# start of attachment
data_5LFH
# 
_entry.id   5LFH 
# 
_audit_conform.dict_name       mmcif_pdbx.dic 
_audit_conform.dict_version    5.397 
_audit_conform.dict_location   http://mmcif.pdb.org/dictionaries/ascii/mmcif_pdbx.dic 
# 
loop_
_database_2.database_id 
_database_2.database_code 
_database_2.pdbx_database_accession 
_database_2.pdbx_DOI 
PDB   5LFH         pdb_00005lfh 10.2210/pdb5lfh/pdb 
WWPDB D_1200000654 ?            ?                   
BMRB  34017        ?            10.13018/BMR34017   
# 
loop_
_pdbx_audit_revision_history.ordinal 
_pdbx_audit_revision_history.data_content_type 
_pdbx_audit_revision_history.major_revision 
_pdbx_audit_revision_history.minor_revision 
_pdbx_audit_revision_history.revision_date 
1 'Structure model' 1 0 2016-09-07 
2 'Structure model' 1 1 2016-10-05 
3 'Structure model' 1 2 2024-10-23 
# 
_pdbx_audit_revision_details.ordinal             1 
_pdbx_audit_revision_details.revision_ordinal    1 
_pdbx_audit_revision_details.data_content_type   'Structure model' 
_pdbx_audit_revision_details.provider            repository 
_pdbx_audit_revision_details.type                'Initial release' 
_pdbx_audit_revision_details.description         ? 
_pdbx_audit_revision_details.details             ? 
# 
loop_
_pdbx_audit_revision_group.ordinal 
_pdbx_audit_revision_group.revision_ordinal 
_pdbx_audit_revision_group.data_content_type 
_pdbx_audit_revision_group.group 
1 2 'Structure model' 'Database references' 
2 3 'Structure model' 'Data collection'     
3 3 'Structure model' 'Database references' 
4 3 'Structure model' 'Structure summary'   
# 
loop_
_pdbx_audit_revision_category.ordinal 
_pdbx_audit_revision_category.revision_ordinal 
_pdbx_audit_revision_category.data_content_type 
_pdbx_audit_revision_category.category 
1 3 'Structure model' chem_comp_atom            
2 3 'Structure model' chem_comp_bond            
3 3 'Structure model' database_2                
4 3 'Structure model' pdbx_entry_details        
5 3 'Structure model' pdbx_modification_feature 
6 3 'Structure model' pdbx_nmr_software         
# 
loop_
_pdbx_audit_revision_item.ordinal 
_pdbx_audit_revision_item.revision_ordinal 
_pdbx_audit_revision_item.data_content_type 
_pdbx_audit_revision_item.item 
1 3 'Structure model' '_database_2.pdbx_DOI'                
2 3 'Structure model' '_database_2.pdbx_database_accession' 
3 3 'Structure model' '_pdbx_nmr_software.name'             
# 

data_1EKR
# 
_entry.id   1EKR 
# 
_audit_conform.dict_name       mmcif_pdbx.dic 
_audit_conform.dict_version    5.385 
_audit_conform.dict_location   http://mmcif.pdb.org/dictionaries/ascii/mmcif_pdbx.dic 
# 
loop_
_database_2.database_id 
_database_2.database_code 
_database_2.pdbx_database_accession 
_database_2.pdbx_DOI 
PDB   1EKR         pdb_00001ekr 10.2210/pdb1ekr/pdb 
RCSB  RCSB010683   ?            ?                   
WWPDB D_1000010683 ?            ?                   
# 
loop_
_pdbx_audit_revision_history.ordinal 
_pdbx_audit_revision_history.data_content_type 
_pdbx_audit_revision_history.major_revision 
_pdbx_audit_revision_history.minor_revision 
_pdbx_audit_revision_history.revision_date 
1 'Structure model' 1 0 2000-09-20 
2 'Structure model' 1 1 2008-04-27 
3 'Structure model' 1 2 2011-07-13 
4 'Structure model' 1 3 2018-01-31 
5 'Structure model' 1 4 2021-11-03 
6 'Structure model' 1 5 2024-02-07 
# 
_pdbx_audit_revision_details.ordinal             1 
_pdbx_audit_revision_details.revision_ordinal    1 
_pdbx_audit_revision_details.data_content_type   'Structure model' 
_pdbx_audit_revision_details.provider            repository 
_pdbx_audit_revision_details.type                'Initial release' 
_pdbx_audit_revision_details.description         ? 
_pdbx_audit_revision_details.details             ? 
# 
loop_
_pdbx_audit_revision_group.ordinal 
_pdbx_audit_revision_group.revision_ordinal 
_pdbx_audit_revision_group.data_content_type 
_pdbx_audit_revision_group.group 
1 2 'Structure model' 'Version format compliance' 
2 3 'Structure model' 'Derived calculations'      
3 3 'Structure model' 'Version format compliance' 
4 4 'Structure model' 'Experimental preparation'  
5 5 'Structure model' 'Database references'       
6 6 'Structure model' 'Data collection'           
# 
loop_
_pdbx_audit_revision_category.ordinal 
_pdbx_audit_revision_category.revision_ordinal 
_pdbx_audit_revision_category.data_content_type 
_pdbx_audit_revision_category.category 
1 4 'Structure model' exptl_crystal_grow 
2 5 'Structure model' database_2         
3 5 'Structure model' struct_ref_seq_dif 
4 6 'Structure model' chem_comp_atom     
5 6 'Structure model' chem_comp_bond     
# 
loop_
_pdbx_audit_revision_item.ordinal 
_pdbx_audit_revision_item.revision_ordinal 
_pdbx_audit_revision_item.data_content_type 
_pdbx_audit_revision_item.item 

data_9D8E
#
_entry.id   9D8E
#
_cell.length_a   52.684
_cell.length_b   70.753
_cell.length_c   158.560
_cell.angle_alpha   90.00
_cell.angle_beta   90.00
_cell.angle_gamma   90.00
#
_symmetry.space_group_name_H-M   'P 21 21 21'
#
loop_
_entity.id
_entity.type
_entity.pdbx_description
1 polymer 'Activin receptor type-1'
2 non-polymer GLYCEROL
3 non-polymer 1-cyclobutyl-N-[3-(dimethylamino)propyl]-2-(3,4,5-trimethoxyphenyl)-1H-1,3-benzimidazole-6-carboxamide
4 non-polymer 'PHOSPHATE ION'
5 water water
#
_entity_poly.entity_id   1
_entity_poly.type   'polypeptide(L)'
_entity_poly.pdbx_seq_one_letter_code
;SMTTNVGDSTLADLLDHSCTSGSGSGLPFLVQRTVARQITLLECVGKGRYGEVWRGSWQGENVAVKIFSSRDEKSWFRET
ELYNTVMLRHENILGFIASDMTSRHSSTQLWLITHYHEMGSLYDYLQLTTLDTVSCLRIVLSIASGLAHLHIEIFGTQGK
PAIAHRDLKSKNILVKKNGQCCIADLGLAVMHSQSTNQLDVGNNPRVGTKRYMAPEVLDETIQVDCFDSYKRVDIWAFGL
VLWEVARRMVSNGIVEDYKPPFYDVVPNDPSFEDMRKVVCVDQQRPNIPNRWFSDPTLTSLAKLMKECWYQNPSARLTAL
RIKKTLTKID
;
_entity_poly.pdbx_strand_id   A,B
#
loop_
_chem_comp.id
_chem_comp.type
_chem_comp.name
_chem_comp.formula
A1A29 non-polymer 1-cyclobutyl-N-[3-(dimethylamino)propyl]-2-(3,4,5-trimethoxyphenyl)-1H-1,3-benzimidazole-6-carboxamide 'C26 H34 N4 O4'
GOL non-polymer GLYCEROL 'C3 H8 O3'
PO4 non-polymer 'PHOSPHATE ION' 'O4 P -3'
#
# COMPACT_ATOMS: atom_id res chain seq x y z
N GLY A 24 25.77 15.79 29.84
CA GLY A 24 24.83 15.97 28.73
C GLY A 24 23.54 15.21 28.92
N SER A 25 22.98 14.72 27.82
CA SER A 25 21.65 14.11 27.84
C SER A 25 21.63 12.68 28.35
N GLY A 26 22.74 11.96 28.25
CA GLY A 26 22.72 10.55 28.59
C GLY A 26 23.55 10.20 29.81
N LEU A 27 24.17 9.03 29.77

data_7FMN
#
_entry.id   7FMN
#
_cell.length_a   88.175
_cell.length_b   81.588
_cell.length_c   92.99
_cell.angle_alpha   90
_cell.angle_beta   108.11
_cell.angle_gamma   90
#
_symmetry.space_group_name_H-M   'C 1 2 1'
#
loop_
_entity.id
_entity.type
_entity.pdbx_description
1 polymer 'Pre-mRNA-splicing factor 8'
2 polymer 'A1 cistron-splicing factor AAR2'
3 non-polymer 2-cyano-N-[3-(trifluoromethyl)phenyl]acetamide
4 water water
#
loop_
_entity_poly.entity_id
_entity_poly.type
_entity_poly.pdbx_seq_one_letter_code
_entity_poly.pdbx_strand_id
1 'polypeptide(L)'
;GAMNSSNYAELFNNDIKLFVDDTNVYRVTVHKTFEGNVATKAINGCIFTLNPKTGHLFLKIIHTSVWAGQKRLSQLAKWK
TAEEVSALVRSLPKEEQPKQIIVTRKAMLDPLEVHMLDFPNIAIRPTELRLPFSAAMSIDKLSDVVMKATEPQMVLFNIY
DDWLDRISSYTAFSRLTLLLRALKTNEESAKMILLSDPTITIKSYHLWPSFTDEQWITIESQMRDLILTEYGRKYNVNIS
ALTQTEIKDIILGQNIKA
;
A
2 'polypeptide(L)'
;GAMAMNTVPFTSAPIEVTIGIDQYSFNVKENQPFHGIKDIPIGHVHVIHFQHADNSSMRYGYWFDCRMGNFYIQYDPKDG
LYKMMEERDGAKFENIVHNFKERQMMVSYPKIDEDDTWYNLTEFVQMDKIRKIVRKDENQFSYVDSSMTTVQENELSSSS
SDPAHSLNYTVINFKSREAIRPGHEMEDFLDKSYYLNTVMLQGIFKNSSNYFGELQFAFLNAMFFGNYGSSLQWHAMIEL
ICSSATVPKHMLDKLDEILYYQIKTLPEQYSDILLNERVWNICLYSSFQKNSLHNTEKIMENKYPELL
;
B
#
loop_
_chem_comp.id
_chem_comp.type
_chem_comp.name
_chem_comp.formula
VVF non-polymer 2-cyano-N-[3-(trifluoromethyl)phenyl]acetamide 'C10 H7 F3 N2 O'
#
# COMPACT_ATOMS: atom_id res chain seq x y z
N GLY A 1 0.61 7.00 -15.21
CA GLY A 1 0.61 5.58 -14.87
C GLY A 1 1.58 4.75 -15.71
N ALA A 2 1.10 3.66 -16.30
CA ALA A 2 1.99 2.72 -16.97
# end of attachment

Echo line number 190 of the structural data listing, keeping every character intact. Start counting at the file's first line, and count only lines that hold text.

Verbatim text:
#